The Levites have had to renounce (“he did not acknowledge” [Deuteronomy 33:9]) their own family members–father, mother, brother. Likewise, Jesus explains that his disciples must renounce “father and mother and wife and children and brothers and sisters”.

His disciples therefore are called to be spiritual priests. In this his disciples fulfill the original vocation of Israel, described in Exodus 19:6: “you shall be to me a kingdom of priests and a holy nation.” However, because of their idolatry the priesthood went only to the Levites.

1 Peter explains that this vocation now belongs to believers: “ But you are a chosen race, a royal priesthood, a holy nation, God’s own people, that you may declare the wonderful deeds of him who called you out of darkness into his marvelous light” (1 Pet 2:9).

A revival of Gentle Wisdom

All this talk of revival and outpouring at Lakeland and Dudley seems to have brought revival to this blog, at least in terms of the number of readers. My daily readership has grown steadily from 218 on 4th May, the day before I posted on speaking in tongues, to 856 and still counting today.

Some other blogs linking to my series on revival and outpouring or discussing the same issues:

Dave Faulkner: Welcome to Todd World

maggi dawn: An Unequal Blessing

the red pill: An outpouring on outpourings

Leaving Münster: Bored of Outpourings!

MetaCatholic: Still a sceptic for Jesus

The Simple Pastor: Revival or Jesus?

42: More on Todd Bentley

It should be obvious that I by no means endorse all the positions taken on these posts. Nevertheless they are all worth reading. I have left comments on most of them giving my reaction.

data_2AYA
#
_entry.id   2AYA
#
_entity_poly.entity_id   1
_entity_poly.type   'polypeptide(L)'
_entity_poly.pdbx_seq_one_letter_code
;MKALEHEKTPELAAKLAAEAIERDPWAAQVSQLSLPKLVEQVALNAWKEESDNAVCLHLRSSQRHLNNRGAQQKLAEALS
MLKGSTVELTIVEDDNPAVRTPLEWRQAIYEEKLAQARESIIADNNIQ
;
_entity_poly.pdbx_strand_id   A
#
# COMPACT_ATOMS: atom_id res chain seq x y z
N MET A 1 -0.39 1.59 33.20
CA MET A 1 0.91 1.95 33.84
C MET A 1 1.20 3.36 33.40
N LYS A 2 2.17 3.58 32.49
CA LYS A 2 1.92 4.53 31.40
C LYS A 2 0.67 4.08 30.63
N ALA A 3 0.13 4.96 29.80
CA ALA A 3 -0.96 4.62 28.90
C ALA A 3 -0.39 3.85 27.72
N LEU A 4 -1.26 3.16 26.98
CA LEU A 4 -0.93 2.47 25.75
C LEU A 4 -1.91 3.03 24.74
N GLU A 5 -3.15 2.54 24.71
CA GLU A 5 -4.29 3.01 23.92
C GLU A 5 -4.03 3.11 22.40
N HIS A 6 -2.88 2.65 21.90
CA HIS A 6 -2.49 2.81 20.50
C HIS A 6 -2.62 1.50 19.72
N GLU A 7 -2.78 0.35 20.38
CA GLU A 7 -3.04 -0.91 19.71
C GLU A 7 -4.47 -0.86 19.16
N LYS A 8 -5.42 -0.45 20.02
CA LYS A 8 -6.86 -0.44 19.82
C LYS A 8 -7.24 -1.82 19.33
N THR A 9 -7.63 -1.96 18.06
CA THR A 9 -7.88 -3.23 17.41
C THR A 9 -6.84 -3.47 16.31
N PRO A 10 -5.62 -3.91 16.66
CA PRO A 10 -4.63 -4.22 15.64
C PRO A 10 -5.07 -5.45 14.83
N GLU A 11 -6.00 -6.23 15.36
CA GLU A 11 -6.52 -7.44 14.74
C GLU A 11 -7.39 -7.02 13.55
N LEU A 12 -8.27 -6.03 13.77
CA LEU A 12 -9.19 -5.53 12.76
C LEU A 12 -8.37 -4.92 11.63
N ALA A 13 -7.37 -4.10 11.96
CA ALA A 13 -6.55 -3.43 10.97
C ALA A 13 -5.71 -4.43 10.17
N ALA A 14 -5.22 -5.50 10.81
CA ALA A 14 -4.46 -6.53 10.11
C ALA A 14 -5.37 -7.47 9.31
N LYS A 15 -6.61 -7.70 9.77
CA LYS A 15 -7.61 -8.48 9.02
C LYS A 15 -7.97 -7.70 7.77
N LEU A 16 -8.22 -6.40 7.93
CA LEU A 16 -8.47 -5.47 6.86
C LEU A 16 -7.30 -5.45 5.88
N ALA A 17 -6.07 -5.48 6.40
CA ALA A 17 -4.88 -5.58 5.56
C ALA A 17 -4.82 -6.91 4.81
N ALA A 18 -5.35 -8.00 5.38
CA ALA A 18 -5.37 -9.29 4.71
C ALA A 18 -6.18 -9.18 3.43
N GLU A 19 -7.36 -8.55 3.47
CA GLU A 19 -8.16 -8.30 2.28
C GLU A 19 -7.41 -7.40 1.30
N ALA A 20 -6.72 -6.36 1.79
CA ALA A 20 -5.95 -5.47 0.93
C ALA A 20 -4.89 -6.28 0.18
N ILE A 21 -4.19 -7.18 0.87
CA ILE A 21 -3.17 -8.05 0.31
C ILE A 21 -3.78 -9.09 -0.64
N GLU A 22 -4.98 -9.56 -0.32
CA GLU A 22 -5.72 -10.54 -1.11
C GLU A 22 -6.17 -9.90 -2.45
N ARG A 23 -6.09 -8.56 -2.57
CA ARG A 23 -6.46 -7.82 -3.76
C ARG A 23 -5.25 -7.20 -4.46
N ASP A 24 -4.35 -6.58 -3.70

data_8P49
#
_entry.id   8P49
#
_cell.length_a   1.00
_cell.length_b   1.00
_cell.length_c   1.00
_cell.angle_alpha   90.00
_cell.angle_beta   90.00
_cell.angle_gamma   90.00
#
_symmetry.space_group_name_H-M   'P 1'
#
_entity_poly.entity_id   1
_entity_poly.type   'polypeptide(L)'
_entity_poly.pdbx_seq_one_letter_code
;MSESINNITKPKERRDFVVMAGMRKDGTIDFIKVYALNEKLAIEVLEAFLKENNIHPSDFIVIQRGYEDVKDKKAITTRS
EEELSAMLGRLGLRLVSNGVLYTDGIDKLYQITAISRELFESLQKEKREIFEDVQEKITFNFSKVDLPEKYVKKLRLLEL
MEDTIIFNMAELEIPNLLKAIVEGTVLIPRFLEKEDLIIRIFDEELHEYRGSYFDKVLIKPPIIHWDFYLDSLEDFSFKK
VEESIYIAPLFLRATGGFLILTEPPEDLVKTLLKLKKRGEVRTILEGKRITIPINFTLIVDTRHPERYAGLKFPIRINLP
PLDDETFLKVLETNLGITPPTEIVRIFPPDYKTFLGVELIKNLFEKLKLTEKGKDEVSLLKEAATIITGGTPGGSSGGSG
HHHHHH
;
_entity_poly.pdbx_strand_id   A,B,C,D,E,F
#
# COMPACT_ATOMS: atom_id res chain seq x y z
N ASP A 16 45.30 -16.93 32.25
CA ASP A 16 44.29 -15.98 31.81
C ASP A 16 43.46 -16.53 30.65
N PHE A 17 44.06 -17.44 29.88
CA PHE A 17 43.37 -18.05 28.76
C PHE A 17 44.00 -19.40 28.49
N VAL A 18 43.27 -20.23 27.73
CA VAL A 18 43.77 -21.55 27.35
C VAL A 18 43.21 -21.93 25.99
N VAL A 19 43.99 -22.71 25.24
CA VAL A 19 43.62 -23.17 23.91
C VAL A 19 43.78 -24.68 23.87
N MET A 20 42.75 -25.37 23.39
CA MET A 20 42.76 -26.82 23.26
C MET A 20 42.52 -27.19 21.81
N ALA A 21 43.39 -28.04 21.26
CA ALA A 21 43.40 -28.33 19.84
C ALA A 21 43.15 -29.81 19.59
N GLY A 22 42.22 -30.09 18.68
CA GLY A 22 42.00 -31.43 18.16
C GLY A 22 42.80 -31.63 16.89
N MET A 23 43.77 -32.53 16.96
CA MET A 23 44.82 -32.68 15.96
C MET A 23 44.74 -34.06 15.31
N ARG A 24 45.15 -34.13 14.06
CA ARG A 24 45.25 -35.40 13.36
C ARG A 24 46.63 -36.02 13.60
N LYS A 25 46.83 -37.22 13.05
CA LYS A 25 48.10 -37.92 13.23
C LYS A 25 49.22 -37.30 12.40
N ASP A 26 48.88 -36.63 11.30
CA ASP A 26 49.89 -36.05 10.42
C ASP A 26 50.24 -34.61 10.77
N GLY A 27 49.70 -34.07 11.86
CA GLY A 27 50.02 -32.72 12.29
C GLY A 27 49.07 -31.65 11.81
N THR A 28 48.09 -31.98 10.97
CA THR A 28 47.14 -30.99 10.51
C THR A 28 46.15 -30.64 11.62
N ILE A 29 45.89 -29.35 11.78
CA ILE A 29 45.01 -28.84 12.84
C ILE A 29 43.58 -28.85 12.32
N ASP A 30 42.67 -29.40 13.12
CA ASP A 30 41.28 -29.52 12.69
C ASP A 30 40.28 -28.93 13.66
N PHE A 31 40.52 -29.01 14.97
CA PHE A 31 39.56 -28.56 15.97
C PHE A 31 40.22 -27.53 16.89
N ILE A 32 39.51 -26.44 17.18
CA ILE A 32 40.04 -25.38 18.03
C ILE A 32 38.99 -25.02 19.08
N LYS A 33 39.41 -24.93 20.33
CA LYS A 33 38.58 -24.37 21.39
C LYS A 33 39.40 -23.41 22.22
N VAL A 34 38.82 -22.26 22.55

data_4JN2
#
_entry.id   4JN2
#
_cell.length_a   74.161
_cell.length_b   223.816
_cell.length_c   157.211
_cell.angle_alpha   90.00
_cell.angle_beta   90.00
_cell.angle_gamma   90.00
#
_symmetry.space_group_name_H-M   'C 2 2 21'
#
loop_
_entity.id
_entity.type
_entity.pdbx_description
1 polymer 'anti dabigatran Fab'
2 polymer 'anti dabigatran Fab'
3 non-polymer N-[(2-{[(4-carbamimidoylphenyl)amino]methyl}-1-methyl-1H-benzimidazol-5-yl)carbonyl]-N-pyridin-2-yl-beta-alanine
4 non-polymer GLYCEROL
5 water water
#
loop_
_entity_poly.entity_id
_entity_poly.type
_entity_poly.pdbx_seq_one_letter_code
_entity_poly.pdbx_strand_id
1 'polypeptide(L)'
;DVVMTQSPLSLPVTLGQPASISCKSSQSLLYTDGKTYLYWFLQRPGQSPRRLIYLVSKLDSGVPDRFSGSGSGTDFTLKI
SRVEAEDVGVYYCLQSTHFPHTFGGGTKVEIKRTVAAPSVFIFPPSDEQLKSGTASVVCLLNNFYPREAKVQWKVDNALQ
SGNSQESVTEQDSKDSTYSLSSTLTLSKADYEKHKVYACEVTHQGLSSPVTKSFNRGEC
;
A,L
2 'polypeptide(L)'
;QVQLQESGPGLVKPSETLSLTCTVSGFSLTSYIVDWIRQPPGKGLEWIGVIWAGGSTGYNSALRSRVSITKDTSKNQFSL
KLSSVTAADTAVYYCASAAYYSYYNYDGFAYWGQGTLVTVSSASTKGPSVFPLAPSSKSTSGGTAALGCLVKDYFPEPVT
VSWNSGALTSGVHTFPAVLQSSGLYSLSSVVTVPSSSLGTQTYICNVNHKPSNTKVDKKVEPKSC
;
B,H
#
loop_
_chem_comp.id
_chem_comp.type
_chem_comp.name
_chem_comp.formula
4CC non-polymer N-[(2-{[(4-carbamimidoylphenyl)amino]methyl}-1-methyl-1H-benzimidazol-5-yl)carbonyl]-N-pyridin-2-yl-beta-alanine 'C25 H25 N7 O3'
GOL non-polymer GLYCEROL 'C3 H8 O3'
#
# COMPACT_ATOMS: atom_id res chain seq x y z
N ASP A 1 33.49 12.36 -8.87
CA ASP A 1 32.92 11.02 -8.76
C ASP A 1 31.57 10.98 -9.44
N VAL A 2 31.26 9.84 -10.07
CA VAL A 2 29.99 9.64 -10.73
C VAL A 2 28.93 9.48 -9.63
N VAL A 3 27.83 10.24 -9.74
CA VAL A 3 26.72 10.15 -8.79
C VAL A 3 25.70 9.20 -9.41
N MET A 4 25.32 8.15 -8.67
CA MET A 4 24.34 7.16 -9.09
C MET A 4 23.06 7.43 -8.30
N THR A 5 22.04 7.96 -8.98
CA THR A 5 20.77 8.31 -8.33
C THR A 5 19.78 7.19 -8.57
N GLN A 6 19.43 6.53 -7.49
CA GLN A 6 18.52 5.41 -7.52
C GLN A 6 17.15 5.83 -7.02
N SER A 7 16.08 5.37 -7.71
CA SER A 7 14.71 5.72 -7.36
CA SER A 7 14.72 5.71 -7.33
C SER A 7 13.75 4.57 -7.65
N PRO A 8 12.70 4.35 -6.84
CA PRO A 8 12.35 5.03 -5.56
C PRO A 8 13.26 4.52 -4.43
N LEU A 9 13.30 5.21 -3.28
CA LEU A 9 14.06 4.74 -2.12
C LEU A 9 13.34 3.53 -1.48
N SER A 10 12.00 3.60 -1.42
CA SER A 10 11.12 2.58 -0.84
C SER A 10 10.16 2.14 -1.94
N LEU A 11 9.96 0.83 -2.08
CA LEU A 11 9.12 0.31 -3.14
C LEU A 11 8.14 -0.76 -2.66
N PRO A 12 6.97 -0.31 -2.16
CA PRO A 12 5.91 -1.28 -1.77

No dream is impossible

A few days ago Doug tagged me with the Impossible Dream meme. Since then we have had our disagreements about the Dudley outpouring. But there are no hard feelings, so now I have more or less recovered and caught up from my tiring weekend I have some time for the meme.

The meme is a simple one: name your impossible dream. But this gives me a problem, because I don’t actually accept that any of my dreams are impossible. Unlike Eddie, I don’t have any sporting dreams, so it doesn’t matter to me that I am too old to fulfil them. I am probably also too old to serve in the police or the armed forces, or to train as an astronaut, but these have not really been my dreams. Well, doing a space walk would be cool, but maybe not impossible: in a few years time I probably could be a space tourist, at least inside the spaceship, if I chose to blow most of the capital value of my house on three minutes of weightlessness.

But most of the things I might even consider dreaming of are ones which would in principle be achievable for me, if I chose to put my efforts into fulfilling them – although I accept that for some of them I had better get on with it if I am not to be considered too old, or likely to die of old age first. For I have confidence, perhaps too much confidence, in my ability to do well in any area of non-physical activity which I choose to turn my hand to. What I don’t have confidence in is my continuing desire to persevere with any activity that I am not really committed to.

So, like Doug, I could dream of writing a definitive work of theology. And I would not accept that such a dream would be impossible. It’s just that I don’t have the commitment to such a dream to put myself through the years of advanced study which would be necessary first. Mind you, I am learning a lot from reading blogs etc, which, if focused more carefully, could well form the core of a useful book, perhaps more likely to be a cult classic than a definitive work.

So what do I dream of? I think I can honestly say that the dreams I have left these days are all for the extension of God’s kingdom – with just one exception, the dream of being happily married, which I believe is something God has given me to hold on to even through years of singleness and disappointment.